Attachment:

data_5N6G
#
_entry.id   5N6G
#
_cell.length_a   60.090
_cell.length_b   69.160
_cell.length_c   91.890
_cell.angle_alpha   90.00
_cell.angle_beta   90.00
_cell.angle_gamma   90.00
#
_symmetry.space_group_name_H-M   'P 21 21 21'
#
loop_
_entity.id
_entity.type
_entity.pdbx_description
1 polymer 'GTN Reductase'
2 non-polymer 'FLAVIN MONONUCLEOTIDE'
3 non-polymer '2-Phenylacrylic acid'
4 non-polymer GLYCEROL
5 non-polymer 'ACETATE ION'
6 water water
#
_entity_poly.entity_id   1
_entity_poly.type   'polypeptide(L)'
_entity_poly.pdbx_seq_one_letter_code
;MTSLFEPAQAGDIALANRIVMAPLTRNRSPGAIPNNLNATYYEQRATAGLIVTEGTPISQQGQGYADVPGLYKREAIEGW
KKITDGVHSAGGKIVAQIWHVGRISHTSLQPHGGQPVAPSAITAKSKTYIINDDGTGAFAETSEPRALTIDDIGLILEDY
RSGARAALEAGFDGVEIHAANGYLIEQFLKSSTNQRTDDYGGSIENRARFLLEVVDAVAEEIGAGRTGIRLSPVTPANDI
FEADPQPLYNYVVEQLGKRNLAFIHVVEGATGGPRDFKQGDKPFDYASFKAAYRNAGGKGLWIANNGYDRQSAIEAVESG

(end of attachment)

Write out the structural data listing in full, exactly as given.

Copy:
data_5N6G
#
_entry.id   5N6G
#
_cell.length_a   60.090
_cell.length_b   69.160
_cell.length_c   91.890
_cell.angle_alpha   90.00
_cell.angle_beta   90.00
_cell.angle_gamma   90.00
#
_symmetry.space_group_name_H-M   'P 21 21 21'
#
loop_
_entity.id
_entity.type
_entity.pdbx_description
1 polymer 'GTN Reductase'
2 non-polymer 'FLAVIN MONONUCLEOTIDE'
3 non-polymer '2-Phenylacrylic acid'
4 non-polymer GLYCEROL
5 non-polymer 'ACETATE ION'
6 water water
#
_entity_poly.entity_id   1
_entity_poly.type   'polypeptide(L)'
_entity_poly.pdbx_seq_one_letter_code
;MTSLFEPAQAGDIALANRIVMAPLTRNRSPGAIPNNLNATYYEQRATAGLIVTEGTPISQQGQGYADVPGLYKREAIEGW
KKITDGVHSAGGKIVAQIWHVGRISHTSLQPHGGQPVAPSAITAKSKTYIINDDGTGAFAETSEPRALTIDDIGLILEDY
RSGARAALEAGFDGVEIHAANGYLIEQFLKSSTNQRTDDYGGSIENRARFLLEVVDAVAEEIGAGRTGIRLSPVTPANDI
FEADPQPLYNYVVEQLGKRNLAFIHVVEGATGGPRDFKQGDKPFDYASFKAAYRNAGGKGLWIANNGYDRQSAIEAVESG